“Slavery and thus the very fate of the nation lay behind Johnson’s impeachment,” Brenda Wineapple wrote in her 2019 book “The Impeachers: The Trial of Andrew Johnson and the Dream of a Just Nation.” “Johnson was impeached and then brought to trial in the Senate by men who could no longer tolerate the man’s arrogance and bigotry, his apparent abuse of power, and most recently, his violation of law.”
Johnson, a Tennessee Democrat elected Abraham Lincoln’s vice-president in 1864 on a national unity ticket, became president after Lincoln’s 1865 assassination. A former slave owner who’d remained loyal to the Union during the Civil War, Johnson quickly took the side of white Southerners in disputes about postwar Reconstruction. He recognized all-white Southern state governments full of ex-Confederates, stood by when they enacted “black codes” that oppressed ex-slaves, and took no action when racist mobs began to murder black Southerners. Johnson “fed the fires of rage and hate,” David O. Stewart wrote in his 2009 book “Impeached: The Trial of Andrew Johnson and the Fight for Lincoln’s Legacy.” “It was simply his rigid, combative nature.”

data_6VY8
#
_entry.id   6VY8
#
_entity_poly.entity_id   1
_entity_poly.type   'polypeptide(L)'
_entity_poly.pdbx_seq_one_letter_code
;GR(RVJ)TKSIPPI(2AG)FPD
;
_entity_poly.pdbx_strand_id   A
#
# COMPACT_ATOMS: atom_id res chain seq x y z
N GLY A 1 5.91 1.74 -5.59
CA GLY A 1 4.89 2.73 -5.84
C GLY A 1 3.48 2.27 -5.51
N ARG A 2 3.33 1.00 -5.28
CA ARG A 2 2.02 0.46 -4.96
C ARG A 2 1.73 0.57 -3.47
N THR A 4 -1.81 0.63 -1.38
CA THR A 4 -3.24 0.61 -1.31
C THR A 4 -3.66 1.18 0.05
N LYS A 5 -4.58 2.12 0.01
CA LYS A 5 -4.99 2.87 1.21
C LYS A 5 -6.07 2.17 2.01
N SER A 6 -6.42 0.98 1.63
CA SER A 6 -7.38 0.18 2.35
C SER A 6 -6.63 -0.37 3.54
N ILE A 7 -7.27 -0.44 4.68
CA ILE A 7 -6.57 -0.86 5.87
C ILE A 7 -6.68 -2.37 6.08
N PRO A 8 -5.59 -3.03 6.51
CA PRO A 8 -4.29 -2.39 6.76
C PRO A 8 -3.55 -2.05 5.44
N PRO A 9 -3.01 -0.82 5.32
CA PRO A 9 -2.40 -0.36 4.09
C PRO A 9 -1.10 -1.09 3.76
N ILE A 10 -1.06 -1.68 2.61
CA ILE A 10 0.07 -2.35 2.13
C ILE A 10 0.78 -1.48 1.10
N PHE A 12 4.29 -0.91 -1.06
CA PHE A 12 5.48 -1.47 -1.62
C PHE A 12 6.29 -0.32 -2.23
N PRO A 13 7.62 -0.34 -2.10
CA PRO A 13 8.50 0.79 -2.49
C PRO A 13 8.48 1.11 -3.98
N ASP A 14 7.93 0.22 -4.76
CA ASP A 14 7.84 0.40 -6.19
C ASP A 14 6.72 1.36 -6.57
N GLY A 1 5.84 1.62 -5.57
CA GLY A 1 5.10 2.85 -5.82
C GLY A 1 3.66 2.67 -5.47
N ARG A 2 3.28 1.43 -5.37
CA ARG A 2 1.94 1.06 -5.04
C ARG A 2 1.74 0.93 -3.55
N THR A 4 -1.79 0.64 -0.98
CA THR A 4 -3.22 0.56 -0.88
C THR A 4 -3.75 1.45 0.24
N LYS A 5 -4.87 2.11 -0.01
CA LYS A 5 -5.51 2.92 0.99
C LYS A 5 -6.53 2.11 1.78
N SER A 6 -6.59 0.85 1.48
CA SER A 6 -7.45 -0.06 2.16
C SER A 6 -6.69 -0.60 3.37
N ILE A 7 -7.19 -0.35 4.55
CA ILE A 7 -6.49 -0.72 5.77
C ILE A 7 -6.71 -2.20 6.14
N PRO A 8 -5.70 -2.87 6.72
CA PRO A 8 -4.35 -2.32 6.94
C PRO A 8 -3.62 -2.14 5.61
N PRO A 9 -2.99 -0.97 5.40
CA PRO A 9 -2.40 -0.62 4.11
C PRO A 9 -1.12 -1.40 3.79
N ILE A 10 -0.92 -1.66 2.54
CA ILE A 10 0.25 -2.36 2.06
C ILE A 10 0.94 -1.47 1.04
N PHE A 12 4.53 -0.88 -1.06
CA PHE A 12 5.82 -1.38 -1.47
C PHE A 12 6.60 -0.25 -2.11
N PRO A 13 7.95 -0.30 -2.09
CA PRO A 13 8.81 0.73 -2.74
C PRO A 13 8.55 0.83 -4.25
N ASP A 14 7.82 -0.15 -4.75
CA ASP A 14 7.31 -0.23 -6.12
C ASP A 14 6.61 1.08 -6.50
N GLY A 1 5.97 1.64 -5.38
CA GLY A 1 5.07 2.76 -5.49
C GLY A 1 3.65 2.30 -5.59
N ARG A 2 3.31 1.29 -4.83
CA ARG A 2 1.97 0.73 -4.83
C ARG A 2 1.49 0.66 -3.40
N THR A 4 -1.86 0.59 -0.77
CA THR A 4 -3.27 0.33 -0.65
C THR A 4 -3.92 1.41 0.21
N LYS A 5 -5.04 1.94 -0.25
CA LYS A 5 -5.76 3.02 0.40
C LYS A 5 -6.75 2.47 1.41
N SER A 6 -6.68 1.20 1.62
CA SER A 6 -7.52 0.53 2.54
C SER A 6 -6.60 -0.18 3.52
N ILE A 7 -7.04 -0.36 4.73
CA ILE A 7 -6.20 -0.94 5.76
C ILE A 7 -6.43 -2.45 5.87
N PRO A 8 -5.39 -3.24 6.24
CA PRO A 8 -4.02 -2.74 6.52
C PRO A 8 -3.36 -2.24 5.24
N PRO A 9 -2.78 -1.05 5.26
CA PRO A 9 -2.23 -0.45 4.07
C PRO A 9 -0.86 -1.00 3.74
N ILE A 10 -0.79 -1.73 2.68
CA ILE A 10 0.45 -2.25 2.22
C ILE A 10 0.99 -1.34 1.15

Congress, controlled by Lincoln’s Republican Party, passed Reconstruction laws over Johnson’s veto. They kept Southern states out of the Union and under military rule until they ratified the 14th Amendment and adopted constitutions granting black men the right to vote. Johnson, defending white supremacy, railed against the lawmakers.
“Negroes have shown less capacity for government than any other race of people,” Johnson declared in his December 1867 message to Congress, the equivalent of today’s State of the Union address.